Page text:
By Barry Shelby
Earthy yet stylish, and casually cosmopolitan, Edinburgh is as proud of its medieval cobbled alleyways as its famous edgy Fringe Festival when the world descends on its pleasure palaces. But it's not all about the crowds: Blessed with an outstanding array of scenery, Scotland's capital drapes over seven hills and is crowned by Edinburgh Castle, a dramatic and brooding landmark, with the bucolic Princes Street Gardens running through the city center.
Things to Do
There aren't many cities that can boast a volcano: the dormant Arthur's Seat in Holyrood Park rises above the city and offers views of the Firth of Forth waters. The New Town is dominated by sweeping Georgian terraces, next to contemporary architectural masterpiece the Scottish Parliament Building, a mix of oak and granite. Lose yourself in Old Town's labyrinthine alleyways along the Royal Mile, and find your way along the canal-side walk through Dean Village to coastal Leith. Get goosebumps on a ghost tour in vaults underneath the city's cobbled streets
In the castle's shadow, dynamic Princes Street is the hub of popular high-street brands. Department store Jenners is a much-loved gem, and boutiques and jewelry stores fill nearby, elegant George Street. Villagey Stockbridge is known for its bohemian vintage clothes and antique shops, and for a fine bottle of single malt, head to Royal Mile Whiskies along the historic mile-long shopping street. Choose among 200 patterns at Geoffrey (Tailor) Kiltmakers, good enough for Sean Connery and the Scottish rugby team.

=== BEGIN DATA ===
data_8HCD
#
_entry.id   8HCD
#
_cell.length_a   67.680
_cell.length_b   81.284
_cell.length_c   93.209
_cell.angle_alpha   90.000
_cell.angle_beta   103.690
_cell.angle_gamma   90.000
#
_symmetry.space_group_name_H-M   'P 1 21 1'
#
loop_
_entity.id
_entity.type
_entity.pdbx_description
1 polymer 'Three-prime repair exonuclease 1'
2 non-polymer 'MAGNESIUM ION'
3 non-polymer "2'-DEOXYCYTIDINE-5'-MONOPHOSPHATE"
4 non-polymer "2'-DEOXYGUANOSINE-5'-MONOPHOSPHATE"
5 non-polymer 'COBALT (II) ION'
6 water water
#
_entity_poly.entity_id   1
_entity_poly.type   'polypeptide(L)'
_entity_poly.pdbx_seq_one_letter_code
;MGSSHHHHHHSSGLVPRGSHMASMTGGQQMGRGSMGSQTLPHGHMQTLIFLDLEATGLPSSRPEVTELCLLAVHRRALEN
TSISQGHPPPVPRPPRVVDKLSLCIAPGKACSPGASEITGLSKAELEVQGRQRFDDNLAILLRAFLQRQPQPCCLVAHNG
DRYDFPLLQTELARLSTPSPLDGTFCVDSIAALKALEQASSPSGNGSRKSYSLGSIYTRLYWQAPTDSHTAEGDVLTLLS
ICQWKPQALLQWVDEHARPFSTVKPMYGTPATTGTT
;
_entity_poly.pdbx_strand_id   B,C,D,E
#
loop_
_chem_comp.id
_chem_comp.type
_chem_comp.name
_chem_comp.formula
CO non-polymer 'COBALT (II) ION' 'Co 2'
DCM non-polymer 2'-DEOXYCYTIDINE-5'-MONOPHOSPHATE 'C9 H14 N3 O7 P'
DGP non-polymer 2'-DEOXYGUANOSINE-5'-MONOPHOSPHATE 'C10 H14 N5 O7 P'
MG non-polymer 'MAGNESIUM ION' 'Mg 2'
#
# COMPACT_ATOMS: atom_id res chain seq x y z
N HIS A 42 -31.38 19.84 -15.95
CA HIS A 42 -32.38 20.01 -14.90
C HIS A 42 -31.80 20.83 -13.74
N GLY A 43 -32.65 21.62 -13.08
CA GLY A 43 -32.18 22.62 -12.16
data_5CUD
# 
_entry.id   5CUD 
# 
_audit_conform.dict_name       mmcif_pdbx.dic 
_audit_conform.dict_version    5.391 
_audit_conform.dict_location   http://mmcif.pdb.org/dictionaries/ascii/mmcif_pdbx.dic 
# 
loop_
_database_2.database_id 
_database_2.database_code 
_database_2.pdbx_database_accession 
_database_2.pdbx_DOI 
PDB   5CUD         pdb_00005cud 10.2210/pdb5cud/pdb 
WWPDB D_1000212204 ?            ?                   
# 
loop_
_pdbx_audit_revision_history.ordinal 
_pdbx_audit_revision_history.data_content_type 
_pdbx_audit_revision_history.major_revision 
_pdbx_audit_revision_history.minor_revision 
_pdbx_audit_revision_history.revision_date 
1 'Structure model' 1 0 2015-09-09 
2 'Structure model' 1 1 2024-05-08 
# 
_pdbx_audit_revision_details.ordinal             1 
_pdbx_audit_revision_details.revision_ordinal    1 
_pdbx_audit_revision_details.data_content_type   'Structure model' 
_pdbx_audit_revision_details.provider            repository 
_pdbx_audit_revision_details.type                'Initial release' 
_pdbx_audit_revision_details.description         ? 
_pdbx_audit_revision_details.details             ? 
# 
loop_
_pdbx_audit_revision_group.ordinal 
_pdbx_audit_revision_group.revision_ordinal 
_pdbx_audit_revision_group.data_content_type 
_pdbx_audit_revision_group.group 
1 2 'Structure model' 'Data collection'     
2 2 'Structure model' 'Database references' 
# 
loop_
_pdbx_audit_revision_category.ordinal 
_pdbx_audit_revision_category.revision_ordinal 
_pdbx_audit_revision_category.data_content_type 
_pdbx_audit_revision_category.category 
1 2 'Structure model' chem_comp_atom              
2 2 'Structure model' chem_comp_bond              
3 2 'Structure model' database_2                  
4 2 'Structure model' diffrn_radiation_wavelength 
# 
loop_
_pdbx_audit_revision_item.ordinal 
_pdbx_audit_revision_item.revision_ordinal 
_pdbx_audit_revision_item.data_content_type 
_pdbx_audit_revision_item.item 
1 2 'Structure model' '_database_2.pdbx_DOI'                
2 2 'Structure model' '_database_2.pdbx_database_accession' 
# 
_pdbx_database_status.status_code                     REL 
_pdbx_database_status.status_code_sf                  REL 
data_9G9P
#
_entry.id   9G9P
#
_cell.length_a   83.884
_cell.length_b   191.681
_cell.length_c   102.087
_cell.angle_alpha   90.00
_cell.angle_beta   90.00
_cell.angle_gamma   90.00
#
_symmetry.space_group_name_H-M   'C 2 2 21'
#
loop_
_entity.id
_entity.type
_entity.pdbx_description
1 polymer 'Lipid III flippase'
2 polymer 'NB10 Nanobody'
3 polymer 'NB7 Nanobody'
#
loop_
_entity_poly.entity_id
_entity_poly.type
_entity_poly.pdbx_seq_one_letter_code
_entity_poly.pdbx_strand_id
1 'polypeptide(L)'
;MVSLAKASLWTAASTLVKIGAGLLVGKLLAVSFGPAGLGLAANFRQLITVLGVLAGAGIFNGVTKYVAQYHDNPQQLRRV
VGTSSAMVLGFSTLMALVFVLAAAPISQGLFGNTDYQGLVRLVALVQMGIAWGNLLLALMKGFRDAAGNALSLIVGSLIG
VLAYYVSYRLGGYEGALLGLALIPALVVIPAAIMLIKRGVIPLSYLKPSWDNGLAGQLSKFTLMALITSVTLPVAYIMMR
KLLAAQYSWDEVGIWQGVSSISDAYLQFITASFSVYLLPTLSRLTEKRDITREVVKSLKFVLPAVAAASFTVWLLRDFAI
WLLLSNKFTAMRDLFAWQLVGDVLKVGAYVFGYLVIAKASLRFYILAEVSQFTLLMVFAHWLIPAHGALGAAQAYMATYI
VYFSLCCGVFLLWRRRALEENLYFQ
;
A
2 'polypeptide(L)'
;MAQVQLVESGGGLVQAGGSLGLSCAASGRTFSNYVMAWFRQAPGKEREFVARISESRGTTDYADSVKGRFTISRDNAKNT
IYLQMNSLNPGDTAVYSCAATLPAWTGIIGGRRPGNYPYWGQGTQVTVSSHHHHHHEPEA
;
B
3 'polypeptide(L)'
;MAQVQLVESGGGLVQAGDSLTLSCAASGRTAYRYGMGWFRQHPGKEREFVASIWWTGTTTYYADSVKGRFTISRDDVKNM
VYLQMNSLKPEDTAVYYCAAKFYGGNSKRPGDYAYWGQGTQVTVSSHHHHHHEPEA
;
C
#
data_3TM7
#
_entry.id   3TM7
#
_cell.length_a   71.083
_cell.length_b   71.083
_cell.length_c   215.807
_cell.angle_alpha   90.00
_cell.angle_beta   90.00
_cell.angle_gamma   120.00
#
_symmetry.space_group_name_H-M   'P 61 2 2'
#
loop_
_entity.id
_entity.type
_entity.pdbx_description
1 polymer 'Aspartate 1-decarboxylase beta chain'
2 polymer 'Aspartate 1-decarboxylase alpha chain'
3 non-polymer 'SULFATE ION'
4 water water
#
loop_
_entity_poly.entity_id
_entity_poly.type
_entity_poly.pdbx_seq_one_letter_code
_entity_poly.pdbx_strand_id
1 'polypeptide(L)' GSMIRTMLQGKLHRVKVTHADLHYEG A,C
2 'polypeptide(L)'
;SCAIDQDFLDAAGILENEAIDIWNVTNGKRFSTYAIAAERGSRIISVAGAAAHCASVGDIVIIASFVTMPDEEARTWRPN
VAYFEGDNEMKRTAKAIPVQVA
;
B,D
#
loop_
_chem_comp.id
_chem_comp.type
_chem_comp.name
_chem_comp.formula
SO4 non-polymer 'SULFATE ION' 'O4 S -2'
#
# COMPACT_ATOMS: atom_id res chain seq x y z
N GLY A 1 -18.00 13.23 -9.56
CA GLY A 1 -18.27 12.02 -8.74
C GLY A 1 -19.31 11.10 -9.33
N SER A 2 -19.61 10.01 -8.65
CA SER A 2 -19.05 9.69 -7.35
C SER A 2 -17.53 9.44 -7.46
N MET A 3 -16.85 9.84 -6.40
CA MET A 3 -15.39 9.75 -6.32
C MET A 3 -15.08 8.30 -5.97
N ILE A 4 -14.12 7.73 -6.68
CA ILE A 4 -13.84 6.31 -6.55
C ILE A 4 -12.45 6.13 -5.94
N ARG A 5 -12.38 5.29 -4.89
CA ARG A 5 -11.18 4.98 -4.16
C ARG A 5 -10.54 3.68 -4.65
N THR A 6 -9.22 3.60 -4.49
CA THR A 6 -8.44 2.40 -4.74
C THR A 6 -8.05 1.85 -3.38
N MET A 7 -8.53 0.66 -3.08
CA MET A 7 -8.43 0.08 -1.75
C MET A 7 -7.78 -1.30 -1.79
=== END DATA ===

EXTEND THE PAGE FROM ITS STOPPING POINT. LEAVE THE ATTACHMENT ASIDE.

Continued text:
Nightlife and Entertainment
Edinburgh enjoys year-round cultural festivals, although it's easy to find local bands playing live in pubs, or a concert at an Old Town church. Join the glitterati at fashionable bars on George Street for a cocktail, or if you want to sample the country's best malt whiskies or real ales there's plenty of jovial babble at a wood-paneled local around Grassmarket. Scotland is the home of golf: while away long summer evenings with a challenging round at Braid Hills municipal course.
Restaurants and Dining
This is the city to taste Scottish specialties like meaty haggis in gastropubs, or venison at stylish restaurants in the West End. Just off Princes Street, diners choose the elegant old-world charm, complete with elaborate stained glass windows, of Café Royal Oyster Bar for fresh seafood platters. Travel north to waterfront Leith for an alfresco dinner of Arbroath smokies overlooking the harbor, or Scottish cuisine with a contemporary edge at Michelin-starred Restaurant Martin Wishart.